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The daily coronavirus update: Another Minnesotan dies from COVID-19; Legislature voting on relief bill

The total number of confirmed cases of COVID-19 in Minnesota rose to 346.

Photo: CDC/Alissa Eckert

For the foreseeable future, MinnPost will be providing daily updates on coronavirus in Minnesota, published following the press phone call conducted by the Minnesota Department of Health (MDH) with Gov. Tim Walz and administration officials each afternoon.

Here are the latest updates from March 26, 2020:

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346 confirmed cases, one additional death reported

The Minnesota Department of Health announced Thursday it has confirmed 346 cases of COVID-19 in Minnesota, up from 287 on Wednesday.

Gov. Tim Walz
MinnPost photo by Greta Kaul
Gov. Tim Walz
The agency also announced a second Minnesotan, a Ramsey County resident in their eighties, had died of the disease.

On a press briefing call Thursday, Gov. Tim Walz had a stark warning for anyone who thinks two deaths seems like a small number.

“I would just ask you if you want to go back six weeks and look at the news that was coming out of Italy then and now look at what it is today,” he said.

As of Thursday, the age range 0f confirmed Minnesota COVID-19 patients is five months to 104 years.

A breakdown of people in the ICU that the Star Tribune’s Matt DeLong tweeted yesterday showed the age of the then-14 ICU patients (no word on how many today):

  • 31-40: 2
  • 41-50: 3
  • 51-60: 3
  • 61-70: 1
  • 71-80: 3
  • 80+: 2

Asked whether the Minnesota State Fair would be called off or postponed due to COVID-19, Walz said it’s too early to tell.

“We can’t allow dates to drive this,” the governor said, insisting that outcomes would drive decisions about when Minnesota would be less encumbered by virus-related restrictions.

Legislature voting on COVID-19 relief

After meeting in “informal” conference calls over the last week, the Minnesota Legislature convened Thursday for a one-day session to pass an emergency coronavirus relief package, which passed the House today and as of publication was still being debated in the Senate.

From a piece by MinnPost state government reporter Peter Callaghan:

The bill appropriates $330 million and is the third special appropriation since the specter of COVID-19 first appeared. Previously the Legislature sent $21 million to the Minnesota Department of Health and $200 million to state hospitals and other health care services.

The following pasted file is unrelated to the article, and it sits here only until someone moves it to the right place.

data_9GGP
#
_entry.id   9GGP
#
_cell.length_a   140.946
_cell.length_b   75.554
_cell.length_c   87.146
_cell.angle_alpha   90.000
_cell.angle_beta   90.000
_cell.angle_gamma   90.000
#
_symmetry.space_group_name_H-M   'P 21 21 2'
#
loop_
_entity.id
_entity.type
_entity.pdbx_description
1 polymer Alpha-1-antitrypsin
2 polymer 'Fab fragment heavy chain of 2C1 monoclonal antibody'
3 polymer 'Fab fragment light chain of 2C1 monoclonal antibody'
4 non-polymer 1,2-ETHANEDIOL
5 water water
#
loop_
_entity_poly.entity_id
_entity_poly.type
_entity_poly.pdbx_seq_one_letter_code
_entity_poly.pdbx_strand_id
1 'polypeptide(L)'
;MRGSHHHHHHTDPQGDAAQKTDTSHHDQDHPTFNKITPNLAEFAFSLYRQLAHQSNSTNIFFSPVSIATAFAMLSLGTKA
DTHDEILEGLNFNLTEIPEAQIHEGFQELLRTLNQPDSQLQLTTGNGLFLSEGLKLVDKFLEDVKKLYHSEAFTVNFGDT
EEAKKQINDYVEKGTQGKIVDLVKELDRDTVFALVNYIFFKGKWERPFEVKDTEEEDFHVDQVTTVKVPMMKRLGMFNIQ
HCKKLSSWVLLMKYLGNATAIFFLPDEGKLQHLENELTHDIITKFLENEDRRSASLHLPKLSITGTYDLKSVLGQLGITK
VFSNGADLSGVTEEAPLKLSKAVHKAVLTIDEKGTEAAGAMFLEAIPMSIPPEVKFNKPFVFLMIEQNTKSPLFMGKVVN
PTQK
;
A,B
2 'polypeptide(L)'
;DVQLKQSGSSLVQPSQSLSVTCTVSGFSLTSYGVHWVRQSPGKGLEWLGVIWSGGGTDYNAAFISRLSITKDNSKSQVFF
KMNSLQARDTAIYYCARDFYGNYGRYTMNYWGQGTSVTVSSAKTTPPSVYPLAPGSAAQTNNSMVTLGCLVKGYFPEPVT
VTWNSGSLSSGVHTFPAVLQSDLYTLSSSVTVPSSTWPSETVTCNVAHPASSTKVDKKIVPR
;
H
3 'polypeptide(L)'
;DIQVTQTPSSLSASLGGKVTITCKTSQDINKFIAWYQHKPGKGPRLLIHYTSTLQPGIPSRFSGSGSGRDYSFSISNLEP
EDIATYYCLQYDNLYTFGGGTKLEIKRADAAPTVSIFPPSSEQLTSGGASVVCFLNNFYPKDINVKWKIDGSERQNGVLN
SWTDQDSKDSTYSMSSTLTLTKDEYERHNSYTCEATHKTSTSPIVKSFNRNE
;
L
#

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This latest appropriation provides money for child care centers, homeless services and food banks. It also creates new loan funds for small businesses and establishes a new account called the COVID-19 Minnesota Fund. That fund received $200 million to pay for undetermined costs to “protect Minnesota citizens” and “maintain state government operations.” Any expenditure must be approved by a special commission of legislative leaders and it expires on May 11, presumably because lawmakers will return by then.

Unemployment keeps growing

Applications to Minnesota’s unemployment insurance program continue to rise, and state officials say they jumped by roughly 17,000 Wednesday, the day Walz signed his stay-at-home order. Since the COVID-19 crisis began closing businesses, more than 182,000 people have applied for unemployment, which represents 5.9 percent of Minnesota’s labor force.

Commissioner Steve Grove
MinnPost photo by Peter Callaghan
Commissioner Steve Grove
Steve Grove, commissioner of the Department of Employment and Economic Development, said while unemployment has spiked, the labor force number shows most Minnesotans remain at work.

Grove said his office has fielded questions from businesses across the state on which industries count as essential. He urged people unsure of their status to visit the state’s website for further guidance. If businesses still have questions, they can fill out a form that Minnesota officials will answer.